The Party Has Gotten out of Hand Thanks to the Fed’s Free Booze. Time to Look for the Car Keys

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By Bill Bonner, Chairman, Bonner & Partners:

Our guess is that this stock market is living not only on borrowed money but also on borrowed time.

With the addition of Chinese Web portal Alibaba, there are now 44 start-ups preparing to enter the public markets. Each of these has a valuation of more than $1 billion. The last time there was this kind of action in the IPO market was 2000, just before the dot-com bubble blew up. And the last time stocks were this expensive was 2007, when the subprime/finance bubble blew up.

That was also the last time share buybacks by US corporations passed the $600 billion mark, which they will do again this year.

Yes, dear reader, the party has gotten out of hand – thanks to all the free booze supplied by Ben Bernanke and Janet Yellen. It’s time to look for the car keys.

Party On!

This is not to say that it won’t go on longer. And it is not to say that it won’t get wilder, too. There are already people with lampshades on their heads. And girls are dancing on the tables. But at least no one has called the cops… yet. You don’t want to be there when they do.

What might make stocks go up further?

Well, the Fed might decide to hold off on more QE cuts, for example. The economy is not recovering and the Fed knows it. A shock or two in the stock market or bad employment numbers would probably convince Yellen & Co. to stop their “tapering” of QE… at least for now.

Or, like the European Central Bank, the Fed could announce a new scheme of unspecified interventions. Instead of the higher interest rates everybody expects, US interest rates could go lower… and it would be “party on” again, with higher stock prices to boot.

Thanks to the ECB, Italy is now able to borrow at 13 basis points lower than the US. Lenders are giving money to France at a yield 114 basis points lower. Are France and Italy more creditworthy than the US?

Well, that’s just the thing: When it’s party time, people stop doing the math. The eyeshades, pencils and calculators are put away. As long as the music plays, speculators will dance.

The IPOs don’t have any earnings?

So what?

Italy can’t pay back its debt?

Who cares?

Call us an old fuddy-duddy. We’ll sit this one out.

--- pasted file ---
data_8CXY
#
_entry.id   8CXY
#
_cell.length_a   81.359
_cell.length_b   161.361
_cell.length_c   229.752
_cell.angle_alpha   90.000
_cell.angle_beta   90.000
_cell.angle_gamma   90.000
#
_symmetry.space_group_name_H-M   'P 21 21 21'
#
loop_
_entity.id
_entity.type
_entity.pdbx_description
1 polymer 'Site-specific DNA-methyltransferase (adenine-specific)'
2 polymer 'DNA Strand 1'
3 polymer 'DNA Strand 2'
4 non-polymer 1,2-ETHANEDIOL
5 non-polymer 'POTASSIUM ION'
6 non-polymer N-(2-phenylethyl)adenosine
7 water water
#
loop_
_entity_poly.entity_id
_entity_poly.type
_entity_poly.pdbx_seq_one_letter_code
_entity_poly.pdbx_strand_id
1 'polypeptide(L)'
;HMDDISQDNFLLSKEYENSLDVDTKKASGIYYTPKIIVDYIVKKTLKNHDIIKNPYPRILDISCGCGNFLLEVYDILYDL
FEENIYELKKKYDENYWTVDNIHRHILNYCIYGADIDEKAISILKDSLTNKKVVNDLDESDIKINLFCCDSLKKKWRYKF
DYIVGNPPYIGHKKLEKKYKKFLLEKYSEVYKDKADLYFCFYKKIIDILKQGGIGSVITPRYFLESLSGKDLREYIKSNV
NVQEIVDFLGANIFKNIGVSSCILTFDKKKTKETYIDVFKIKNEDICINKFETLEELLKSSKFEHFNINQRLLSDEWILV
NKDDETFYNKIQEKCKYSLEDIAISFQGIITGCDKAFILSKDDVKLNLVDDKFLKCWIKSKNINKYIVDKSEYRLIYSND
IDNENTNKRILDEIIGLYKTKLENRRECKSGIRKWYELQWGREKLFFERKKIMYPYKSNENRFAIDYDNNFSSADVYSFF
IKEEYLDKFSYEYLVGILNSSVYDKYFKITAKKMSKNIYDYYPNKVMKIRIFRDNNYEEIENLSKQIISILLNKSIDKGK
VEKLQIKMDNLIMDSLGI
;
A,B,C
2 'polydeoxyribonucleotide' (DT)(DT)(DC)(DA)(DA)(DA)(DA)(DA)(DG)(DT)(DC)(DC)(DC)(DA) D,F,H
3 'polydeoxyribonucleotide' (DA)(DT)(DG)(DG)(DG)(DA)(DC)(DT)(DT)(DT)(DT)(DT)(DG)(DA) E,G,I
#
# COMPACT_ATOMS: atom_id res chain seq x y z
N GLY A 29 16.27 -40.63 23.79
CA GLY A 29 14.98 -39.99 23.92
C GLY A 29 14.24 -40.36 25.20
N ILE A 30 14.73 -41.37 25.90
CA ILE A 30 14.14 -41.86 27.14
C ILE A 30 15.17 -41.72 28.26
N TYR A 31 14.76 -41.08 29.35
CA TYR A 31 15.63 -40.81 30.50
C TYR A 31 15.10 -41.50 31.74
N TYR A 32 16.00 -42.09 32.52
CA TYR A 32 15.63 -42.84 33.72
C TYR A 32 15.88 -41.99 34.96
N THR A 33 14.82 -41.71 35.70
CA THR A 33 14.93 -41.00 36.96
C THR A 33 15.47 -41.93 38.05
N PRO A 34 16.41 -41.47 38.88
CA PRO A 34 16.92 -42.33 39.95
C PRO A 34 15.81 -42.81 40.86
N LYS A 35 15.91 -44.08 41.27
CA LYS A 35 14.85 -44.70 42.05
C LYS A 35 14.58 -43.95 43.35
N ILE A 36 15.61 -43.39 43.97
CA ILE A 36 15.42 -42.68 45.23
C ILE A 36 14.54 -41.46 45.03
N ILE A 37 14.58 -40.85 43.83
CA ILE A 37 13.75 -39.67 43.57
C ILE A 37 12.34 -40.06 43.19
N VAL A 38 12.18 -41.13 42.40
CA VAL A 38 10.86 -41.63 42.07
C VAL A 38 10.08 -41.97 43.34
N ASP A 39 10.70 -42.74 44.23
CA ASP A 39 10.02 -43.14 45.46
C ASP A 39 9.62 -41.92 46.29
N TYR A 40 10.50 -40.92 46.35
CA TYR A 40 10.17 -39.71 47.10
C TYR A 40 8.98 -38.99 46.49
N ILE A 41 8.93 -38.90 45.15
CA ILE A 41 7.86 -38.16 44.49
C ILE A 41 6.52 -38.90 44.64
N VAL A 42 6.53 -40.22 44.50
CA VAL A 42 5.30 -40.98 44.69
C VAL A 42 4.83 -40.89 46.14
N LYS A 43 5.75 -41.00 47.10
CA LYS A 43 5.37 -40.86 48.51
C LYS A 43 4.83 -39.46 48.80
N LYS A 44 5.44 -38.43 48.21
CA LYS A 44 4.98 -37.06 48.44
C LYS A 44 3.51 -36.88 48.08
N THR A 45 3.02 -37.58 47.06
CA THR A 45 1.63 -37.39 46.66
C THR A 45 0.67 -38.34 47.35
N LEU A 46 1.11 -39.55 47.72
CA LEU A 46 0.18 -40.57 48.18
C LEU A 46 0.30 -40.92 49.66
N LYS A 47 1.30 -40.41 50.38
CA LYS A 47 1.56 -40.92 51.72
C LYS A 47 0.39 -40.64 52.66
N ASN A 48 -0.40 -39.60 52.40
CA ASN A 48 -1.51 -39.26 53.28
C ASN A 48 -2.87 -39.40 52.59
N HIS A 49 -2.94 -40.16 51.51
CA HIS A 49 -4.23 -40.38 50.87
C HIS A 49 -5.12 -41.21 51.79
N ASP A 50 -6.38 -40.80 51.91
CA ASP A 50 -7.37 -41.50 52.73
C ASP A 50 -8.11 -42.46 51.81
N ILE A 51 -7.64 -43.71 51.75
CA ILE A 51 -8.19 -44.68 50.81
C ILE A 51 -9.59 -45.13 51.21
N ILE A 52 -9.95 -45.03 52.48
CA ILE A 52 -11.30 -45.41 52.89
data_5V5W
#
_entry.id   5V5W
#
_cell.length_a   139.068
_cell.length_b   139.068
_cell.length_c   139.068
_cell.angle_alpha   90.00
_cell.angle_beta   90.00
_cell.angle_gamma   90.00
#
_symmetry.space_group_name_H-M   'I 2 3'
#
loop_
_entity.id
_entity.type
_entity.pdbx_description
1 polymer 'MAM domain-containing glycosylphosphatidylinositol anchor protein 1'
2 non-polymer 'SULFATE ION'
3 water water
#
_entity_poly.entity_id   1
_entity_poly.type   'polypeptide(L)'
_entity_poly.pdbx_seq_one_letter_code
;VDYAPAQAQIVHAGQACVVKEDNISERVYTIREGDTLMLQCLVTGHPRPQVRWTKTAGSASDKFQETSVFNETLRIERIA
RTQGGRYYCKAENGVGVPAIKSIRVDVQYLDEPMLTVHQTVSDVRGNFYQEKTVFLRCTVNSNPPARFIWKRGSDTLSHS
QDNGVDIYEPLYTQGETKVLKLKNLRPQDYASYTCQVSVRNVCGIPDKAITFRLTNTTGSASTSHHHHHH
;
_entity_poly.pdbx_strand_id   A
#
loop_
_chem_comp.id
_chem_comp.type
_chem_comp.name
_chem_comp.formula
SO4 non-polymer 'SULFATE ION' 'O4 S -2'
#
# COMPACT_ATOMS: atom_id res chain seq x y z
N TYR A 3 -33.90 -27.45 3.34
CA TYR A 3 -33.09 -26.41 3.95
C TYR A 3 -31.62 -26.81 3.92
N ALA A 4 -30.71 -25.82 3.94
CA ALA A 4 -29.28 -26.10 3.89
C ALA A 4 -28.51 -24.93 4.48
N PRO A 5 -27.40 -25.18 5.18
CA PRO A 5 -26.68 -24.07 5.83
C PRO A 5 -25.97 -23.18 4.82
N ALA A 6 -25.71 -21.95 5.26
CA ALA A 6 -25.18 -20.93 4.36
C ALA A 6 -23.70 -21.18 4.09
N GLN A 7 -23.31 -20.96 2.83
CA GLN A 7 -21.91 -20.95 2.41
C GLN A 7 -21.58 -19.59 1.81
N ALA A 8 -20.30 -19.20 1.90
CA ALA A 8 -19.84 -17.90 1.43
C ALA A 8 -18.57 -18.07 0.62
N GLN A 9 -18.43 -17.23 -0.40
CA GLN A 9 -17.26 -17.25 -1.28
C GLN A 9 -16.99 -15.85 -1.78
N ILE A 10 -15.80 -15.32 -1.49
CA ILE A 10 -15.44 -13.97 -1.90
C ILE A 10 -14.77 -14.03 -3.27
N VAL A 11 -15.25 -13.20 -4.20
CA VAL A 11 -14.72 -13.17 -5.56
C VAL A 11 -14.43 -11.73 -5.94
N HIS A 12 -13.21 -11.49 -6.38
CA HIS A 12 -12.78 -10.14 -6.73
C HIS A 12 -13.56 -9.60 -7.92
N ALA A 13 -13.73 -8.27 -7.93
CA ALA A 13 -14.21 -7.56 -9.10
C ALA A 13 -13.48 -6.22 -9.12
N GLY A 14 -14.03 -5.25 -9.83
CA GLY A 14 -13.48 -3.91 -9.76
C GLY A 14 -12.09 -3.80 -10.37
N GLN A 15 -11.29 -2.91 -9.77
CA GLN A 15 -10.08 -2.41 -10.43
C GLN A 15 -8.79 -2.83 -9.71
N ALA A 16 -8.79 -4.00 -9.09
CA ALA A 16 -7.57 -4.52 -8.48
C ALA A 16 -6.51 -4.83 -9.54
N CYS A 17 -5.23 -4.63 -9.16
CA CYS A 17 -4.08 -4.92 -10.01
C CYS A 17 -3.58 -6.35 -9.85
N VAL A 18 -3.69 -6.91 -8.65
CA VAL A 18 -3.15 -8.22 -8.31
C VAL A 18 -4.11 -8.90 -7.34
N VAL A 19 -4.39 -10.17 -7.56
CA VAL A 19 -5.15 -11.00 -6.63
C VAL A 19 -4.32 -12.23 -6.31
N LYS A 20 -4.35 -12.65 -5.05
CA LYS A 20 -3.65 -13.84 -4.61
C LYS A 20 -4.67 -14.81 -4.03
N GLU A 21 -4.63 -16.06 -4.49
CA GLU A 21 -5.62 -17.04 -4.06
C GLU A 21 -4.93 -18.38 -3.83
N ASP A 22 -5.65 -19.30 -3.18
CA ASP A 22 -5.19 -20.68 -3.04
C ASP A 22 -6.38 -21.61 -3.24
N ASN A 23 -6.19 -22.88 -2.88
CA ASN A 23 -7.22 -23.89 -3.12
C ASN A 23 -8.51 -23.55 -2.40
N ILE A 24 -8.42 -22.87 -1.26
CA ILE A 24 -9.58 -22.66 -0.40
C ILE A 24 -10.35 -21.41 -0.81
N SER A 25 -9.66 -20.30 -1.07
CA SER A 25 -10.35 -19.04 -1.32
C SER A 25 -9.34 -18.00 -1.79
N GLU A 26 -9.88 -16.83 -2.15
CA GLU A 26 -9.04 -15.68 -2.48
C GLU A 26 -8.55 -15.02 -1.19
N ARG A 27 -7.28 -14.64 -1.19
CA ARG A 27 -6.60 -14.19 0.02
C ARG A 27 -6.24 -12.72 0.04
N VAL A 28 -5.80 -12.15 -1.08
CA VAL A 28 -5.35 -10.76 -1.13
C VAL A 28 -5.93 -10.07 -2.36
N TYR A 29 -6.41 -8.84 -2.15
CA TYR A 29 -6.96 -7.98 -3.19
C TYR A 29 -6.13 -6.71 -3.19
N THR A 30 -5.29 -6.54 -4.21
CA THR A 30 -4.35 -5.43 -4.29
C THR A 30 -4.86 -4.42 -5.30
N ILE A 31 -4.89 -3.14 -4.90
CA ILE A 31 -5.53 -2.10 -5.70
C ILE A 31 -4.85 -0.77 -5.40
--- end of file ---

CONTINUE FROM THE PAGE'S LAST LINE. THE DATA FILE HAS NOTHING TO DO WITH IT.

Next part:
“Buffett-itis “

We have been talking about investment theory… and practice. Long-term readers will find this unusual. We’ve been writing about money for the last 15 years. Never before have we shown much interest in investing it.

What happened?

Friend and colleague Porter Stansberry (the founder of Stansberry & Associates) persuaded us to write a paid monthly investment letter. All of a sudden, we had to think not about economics and politics but about investing! And then, when we got into the subject matter we found ourselves coming dangerously close to the one thing we can’t tolerate: positive thinking.

In economics – at least at a public policy level – positive thinking is a trap. Every intervention is a mistake. Small ones are nuisances. Big ones are disasters. Earnest economists – who believe they can improve the world with laws and policies – are a constant threat to human happiness and progress.

But what about investing? Does positive thinking pay off?

You, dear reader, having watched this infection develop, first as a minor scrape on our cynical Efficient Market Hypothesis, and then as a serious case of “Buffett-itis.” That’s right, we were beginning to think the man from Omaha was right all along: The EMH is seriously flawed. Serious investors who are willing to do the hard work can beat the market.

It seems obvious. The “market” – especially when prices are high and the music is loud – is made up of people who are not serious and who are not willing to do the hard work. If you can put on your positive thinking cap and do a better job of figuring out how much a stock is really worth, you’ll probably do better than the average investor. And if you don’t want to do the hard work yourself, find someone who does…. By Bill Bonner, Chairman, Bonner & Partners

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  6 comments for “The Party Has Gotten out of Hand Thanks to the Fed’s Free Booze. Time to Look for the Car Keys

  1. Ray
    Sep 17, 2014 at 4:40 pm